Its probably loved because of the idea of a big bang singularity explosion. If all the matter explodes from a singularity, then it has to explode uniformly and homogenously, according to classical theories (assuming that all information about the state of a particle is lost once it passes through an event horizon, meaning that all particles leaving an exploding singularity must come out identically. However as I said earlier quantum effects rapidly create variations. .

    This is just my understanding of what a classical theory (GR) would predict for a singularity explosion.

    Of course, QM disagrees, and because of the direct evidence of the physical reality of the uncertainty principle that is burning above our heads every day (fusion in the sun) I'm inclined to accept QMs predictions in the situation are 'more valid.'

    (Someone more knowledgeable about GR and singularity physics, feel free to correct me if i'm way off here.)
  7. Jun 2, 2005 #6


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    I read in Peebles' "Principles of Physical Cosmology" that it actually does, for scales greater than 100 Mpc.
  8. Jun 2, 2005 #7


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    I read in Peebles' "Principles of Physical Cosmology" that it actually does, for scales greater than 100 Mpc.

    Maybe in our very limited horizon, but words like homogenous, are limited
    descriptive human terminology, "good for the maths", but if the U is infinite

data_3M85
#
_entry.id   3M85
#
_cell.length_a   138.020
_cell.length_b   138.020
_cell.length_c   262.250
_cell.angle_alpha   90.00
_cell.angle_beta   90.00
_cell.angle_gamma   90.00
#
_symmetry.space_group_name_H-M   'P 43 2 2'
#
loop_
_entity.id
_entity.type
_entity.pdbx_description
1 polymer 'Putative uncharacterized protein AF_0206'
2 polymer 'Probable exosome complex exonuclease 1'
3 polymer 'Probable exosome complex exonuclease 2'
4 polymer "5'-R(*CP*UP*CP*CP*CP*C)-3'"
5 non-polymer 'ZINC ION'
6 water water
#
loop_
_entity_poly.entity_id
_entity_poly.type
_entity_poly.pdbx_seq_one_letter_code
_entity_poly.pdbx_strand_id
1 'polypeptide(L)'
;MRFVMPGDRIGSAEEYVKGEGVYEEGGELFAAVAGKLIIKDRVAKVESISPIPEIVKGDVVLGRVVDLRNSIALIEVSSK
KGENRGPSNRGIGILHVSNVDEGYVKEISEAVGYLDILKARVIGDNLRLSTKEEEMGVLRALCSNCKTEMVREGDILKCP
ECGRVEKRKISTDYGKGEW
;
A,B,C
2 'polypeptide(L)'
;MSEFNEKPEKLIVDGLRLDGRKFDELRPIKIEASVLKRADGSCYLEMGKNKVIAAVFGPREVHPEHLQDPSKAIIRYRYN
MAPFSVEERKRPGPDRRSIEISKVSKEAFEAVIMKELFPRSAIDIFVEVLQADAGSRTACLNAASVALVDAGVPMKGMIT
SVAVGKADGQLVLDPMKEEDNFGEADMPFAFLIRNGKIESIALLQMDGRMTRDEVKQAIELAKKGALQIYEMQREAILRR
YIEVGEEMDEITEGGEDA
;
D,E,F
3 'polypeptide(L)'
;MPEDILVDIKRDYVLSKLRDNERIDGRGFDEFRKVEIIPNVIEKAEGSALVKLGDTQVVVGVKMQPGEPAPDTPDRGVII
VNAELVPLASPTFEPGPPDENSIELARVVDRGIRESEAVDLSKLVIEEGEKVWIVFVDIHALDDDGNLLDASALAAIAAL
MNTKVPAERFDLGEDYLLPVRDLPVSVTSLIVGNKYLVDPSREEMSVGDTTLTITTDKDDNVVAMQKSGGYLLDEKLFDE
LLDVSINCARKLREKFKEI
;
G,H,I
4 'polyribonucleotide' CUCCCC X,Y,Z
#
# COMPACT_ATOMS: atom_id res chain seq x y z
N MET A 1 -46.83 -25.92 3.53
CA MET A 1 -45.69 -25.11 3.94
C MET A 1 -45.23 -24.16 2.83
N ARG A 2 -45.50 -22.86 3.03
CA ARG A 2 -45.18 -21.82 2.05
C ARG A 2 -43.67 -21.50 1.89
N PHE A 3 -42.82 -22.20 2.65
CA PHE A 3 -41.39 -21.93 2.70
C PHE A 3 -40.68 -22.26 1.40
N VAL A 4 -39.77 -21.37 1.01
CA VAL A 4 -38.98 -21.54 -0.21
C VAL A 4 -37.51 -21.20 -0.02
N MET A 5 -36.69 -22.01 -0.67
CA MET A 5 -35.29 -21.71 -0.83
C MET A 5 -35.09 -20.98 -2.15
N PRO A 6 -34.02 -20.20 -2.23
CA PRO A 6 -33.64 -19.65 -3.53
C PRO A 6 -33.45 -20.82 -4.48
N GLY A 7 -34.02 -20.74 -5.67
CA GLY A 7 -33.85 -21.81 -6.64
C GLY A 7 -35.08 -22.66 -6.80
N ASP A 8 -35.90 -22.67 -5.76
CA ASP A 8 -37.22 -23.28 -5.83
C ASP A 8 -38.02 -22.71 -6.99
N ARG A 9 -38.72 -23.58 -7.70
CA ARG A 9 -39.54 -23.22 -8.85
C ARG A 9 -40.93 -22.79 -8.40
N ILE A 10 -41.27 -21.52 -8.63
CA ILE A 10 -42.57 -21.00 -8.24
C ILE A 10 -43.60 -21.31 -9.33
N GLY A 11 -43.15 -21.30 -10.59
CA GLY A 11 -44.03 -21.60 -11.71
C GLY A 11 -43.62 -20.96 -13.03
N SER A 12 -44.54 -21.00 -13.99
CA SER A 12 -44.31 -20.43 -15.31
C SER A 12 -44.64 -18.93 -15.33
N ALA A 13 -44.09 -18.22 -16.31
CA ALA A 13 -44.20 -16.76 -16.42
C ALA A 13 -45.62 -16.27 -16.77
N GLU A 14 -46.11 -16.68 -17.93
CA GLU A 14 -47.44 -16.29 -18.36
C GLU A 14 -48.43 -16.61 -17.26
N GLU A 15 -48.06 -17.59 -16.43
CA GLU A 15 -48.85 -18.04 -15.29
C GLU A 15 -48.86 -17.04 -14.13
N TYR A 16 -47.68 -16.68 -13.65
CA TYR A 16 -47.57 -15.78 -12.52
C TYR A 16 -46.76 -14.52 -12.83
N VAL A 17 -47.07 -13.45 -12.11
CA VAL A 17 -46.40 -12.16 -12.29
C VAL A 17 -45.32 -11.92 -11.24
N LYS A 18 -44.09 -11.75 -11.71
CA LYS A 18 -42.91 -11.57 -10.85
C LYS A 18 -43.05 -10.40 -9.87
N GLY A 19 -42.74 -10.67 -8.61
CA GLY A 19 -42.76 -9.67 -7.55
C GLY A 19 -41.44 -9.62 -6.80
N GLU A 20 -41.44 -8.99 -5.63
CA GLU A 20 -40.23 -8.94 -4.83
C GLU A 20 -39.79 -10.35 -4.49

how could we say this is applicable everywhere?
  9. Jun 2, 2005 #8


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    Homogeneity and isotropy are indeed supported on the largest scales. I'll refer you to my Review of Mainstream Cosmology.
  10. Jun 2, 2005 #9


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    This is as Brian Greene explains in his book as well - the Uncertainty Principle. When the early universe cooled enough, it "froze out". Any perturbations in the universe that are a result of the Uncertainty Principle were set in stone then, and as the universe expanded, these perturbations expanded too.
  11. Jun 2, 2005 #10


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    1] The key though, is that it's difficult to explain WHY it's not uniform. It is logical to see why it WOULD be, (since it started from a uniform homogenous point), but to say it isn't, requires an explanation.
    2] There is a WHOLE LOT of distance (~13Gy) between "the facts as they are" and the initial conditions - a distance that has a lot of elbow room for theories - including theories that start off homogenous and end up heterogenous.
  12. Jun 2, 2005 #11


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    You are right wolram, but I think at least we could say we are located within an homogeneous and isotropic bubble, without knowledge of its limits. On scales greater than the Hubble length the universe may be inhomogeneous as a consequence of inflation (superhorizon fluctuations).